As part of an unprecedented program at San Quentin prison, inmates have teamed up with NASA Ames to build "P-PODs," or orbital deployers to send up into space. Suzanne Shaw reports.
Tucked deep back in the tightly guarded machine shop of California’s oldest prison, well away from the muscle flexing inmates in “the yard," a select group of convicted felons has their eyes on space. They fabricate metal housing for miniature satellites designed to explore the heavens. That’s right. San Quentin inmates serving time for horrible crimes are given easy access to some of the sharpest metal humans can make.
They are, most likely, the only prisoners on Earth helping to develop products for space exploration.
Ariel Wainzinger, a man with ten months left on his sentence, said: “You come to prison and you think it’s gonna be all gloom and doom and you find yourself with a lot of different opportunities and you take advantage of it.”
Working under the strict guidance of NASA, Ariel and a handful of other skilled inmate machinists are making something most people have never heard of: P-PODs, Poly Picosatellite Orbital Deployers, essentially, aluminum boxes designed to hold tiny satellites known as CubeSats, which ride “piggyback” into space as secondary payloads. The devices are part of a new generation of low-cost, miniature launch vehicles developed for research used by more than 150 universities worldwide.
The inmates involved in this unique NASA-San Quentin partnership seem to break most of the stereotypes society has about men behind bars. Not only do they study chemistry, calculus, and trigonometry, they look forward to their work every day. Never mind that their wages are limited to between 35 and 85 cents an hour. There’s a waiting list for this prison job.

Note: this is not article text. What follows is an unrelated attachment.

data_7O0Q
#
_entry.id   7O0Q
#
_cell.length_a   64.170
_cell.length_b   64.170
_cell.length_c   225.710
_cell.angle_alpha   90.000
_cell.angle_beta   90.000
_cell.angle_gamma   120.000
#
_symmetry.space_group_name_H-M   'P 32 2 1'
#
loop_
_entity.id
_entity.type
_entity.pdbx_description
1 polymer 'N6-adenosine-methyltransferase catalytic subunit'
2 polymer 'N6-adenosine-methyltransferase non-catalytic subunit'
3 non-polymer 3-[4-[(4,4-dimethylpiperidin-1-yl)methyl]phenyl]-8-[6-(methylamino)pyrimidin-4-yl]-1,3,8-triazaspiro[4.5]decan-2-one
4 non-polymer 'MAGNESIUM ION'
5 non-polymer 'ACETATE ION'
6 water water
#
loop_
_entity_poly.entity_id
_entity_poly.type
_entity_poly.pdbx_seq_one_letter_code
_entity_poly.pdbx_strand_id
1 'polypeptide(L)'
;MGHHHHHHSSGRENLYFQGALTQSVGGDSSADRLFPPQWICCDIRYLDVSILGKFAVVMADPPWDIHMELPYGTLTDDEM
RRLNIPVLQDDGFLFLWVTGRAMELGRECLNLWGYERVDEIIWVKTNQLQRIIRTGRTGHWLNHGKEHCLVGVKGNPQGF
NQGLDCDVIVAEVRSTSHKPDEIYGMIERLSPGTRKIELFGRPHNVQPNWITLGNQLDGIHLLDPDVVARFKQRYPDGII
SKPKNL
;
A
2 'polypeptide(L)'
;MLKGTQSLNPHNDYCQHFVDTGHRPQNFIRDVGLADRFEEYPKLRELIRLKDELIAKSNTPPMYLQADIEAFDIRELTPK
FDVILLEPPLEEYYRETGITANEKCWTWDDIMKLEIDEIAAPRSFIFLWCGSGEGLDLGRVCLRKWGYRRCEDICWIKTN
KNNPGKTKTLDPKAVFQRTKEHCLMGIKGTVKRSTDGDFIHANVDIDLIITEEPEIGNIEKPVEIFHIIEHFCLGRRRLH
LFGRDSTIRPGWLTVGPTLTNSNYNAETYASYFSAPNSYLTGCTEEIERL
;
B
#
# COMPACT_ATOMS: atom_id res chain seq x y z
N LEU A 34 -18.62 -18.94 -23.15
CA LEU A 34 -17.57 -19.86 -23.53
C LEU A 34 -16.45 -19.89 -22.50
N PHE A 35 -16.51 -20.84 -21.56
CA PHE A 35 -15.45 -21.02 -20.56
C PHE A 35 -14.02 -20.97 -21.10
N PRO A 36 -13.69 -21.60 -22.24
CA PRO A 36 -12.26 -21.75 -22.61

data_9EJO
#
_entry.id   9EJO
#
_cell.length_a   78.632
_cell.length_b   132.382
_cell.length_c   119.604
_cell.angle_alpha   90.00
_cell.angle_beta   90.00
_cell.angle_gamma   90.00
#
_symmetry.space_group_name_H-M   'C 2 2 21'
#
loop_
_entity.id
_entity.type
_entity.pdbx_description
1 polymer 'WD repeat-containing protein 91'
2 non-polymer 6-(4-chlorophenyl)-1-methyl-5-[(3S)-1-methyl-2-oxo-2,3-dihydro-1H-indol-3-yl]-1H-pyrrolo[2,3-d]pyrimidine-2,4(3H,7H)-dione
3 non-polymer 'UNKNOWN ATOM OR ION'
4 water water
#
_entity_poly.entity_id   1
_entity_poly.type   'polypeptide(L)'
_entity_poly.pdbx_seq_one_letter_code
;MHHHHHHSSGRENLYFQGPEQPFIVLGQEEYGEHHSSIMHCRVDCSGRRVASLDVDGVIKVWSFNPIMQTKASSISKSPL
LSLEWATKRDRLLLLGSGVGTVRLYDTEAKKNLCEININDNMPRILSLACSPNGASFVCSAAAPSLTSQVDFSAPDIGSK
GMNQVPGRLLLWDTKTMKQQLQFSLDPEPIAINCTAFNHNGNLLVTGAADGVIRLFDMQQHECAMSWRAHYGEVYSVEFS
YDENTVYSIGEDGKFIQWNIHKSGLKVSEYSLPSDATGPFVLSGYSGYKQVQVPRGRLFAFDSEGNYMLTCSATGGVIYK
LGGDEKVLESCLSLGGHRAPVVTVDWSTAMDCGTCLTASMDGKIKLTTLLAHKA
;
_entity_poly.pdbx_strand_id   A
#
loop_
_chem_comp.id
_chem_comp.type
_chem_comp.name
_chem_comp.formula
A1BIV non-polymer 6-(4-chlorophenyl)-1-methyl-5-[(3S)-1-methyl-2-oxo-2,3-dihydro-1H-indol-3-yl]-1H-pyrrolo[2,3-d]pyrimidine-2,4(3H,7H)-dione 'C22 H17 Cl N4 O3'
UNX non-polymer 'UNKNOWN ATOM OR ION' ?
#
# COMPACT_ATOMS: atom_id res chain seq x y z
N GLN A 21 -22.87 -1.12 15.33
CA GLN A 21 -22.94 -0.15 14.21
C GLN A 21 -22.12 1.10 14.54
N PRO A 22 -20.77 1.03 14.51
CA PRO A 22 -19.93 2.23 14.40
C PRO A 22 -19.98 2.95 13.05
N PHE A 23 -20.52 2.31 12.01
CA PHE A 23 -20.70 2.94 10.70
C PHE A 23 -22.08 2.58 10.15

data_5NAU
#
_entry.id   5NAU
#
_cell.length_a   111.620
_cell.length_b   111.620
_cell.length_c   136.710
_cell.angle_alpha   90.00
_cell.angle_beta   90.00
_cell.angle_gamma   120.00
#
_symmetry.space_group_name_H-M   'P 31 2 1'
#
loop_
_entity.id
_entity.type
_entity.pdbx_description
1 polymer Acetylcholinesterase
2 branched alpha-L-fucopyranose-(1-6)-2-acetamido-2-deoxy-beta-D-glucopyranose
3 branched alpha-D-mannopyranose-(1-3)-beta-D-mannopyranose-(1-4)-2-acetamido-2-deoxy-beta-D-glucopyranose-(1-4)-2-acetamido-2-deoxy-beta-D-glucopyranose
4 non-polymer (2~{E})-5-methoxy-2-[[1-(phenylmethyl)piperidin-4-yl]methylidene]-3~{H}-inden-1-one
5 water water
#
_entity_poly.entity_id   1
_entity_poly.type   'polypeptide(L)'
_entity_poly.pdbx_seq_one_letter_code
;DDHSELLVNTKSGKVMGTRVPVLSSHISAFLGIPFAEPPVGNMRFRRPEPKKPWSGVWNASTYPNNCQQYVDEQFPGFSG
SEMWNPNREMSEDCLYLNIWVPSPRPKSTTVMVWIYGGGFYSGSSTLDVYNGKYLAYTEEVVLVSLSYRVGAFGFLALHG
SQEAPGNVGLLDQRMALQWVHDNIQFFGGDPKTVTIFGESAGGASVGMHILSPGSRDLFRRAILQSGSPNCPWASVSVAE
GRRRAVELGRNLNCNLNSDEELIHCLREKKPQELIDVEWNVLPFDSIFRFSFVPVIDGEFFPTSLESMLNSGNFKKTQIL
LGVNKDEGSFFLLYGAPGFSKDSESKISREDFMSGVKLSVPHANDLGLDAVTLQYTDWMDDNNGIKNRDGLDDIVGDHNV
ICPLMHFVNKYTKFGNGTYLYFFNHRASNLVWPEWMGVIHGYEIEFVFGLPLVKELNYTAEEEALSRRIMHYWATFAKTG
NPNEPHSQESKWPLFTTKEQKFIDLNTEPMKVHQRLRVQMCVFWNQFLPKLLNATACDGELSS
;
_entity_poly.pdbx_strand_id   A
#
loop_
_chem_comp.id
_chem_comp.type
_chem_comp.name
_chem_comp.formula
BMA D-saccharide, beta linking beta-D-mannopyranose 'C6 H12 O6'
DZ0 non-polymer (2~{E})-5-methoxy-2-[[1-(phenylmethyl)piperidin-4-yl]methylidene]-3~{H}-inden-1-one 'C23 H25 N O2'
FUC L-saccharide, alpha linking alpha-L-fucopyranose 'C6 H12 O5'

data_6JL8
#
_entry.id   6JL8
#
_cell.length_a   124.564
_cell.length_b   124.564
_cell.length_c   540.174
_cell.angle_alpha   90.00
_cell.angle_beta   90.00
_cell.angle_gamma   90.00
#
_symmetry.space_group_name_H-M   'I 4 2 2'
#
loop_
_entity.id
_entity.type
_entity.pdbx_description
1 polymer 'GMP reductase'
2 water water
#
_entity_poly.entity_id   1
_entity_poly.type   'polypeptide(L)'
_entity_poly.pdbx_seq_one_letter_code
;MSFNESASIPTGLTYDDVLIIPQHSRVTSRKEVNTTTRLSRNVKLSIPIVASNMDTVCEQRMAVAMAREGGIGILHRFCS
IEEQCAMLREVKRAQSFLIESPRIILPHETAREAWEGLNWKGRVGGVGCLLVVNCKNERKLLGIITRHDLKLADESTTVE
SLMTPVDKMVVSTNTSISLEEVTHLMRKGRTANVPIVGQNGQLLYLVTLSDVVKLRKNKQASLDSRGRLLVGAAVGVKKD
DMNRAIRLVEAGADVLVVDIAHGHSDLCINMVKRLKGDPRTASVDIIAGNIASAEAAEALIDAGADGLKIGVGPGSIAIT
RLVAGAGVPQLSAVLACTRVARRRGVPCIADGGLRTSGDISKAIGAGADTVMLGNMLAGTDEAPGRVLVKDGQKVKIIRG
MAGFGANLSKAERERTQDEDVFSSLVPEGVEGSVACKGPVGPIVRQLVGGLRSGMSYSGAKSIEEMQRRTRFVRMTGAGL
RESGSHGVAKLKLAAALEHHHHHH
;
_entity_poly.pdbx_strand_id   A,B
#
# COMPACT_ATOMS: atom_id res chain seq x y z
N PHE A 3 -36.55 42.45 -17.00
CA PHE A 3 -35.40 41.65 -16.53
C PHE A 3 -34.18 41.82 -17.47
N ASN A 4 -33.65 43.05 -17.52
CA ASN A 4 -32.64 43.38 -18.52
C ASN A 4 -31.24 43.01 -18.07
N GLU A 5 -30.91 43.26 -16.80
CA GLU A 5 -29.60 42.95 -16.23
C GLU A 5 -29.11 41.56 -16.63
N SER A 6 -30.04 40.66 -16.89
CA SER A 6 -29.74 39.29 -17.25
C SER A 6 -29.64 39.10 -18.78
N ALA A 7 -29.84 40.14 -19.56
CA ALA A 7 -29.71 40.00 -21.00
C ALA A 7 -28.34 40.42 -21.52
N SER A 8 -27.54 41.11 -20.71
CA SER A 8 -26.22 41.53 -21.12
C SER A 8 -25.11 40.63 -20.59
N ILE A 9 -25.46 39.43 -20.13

Out of a general population of more than 3,800 prisoners, machine shop instructor Richard Saenz has accepted just 27 men in his vocational education program; only five on the highly technical NASA project. A veteran government contractor on such aerospace projects as the space shuttle and the ICBM missile, Saenz is a stickler for precision. And he calls this job, training inmates to become skilled machinists, the best he has ever had.
“They have to be better than the average guy”, Saenz said in describing the felons under his watch. “It’s all about education, making them job worthy.”
Inmates punch a time clock and learn work ethics. No attitude, no discrimination allowed. Saenz knows how hard it is to convince employers to hire an ex-felon. He’s been at it for 12 years and when not working one-on-one with students in the prison shop, he’s on the phone recruiting companies to sponsor the program, donate machines, and hire the men who are eventually released.
When challenged by critics who complain inmates don’t deserve this kind of privilege, one felon, asking to remain anonymous, replied, “I understand where they’re coming from but… I’m a human too and I think I have a second chance of deserving to go get a job as well… I’ve made lots of mistakes in my life. Everybody makes mistakes but I think the difference is I’ve been able to learn from my mistakes, realize where I went wrong in the first place and change myself in a way through positive acts… to become marketable as a citizen in society.”
Except for one “lifer,” all of the inmates working in the NASA directed P-POD production unit will eventually be released. Supporters of the partnership, including NASA Ames Research Center Director Pete Worden, share the perspective that inmates have a much better chance of succeeding in the outside world if, while incarcerated, they learn skills that will help them transition to an honest living upon their release.
Wainzinger has earned two NIMS (National Institute for Metalworking Skills) certificates during his time at San Quentin, which he proudly describes as the gold standard for the industry.
He argues that inmates “must be given a chance to reintegrate themselves into society” and for that, they need to develop skill sets. “It’s places like this that keep the recidivism rate down”, he says, “and without them, I don’t know how much worse off we’d be.”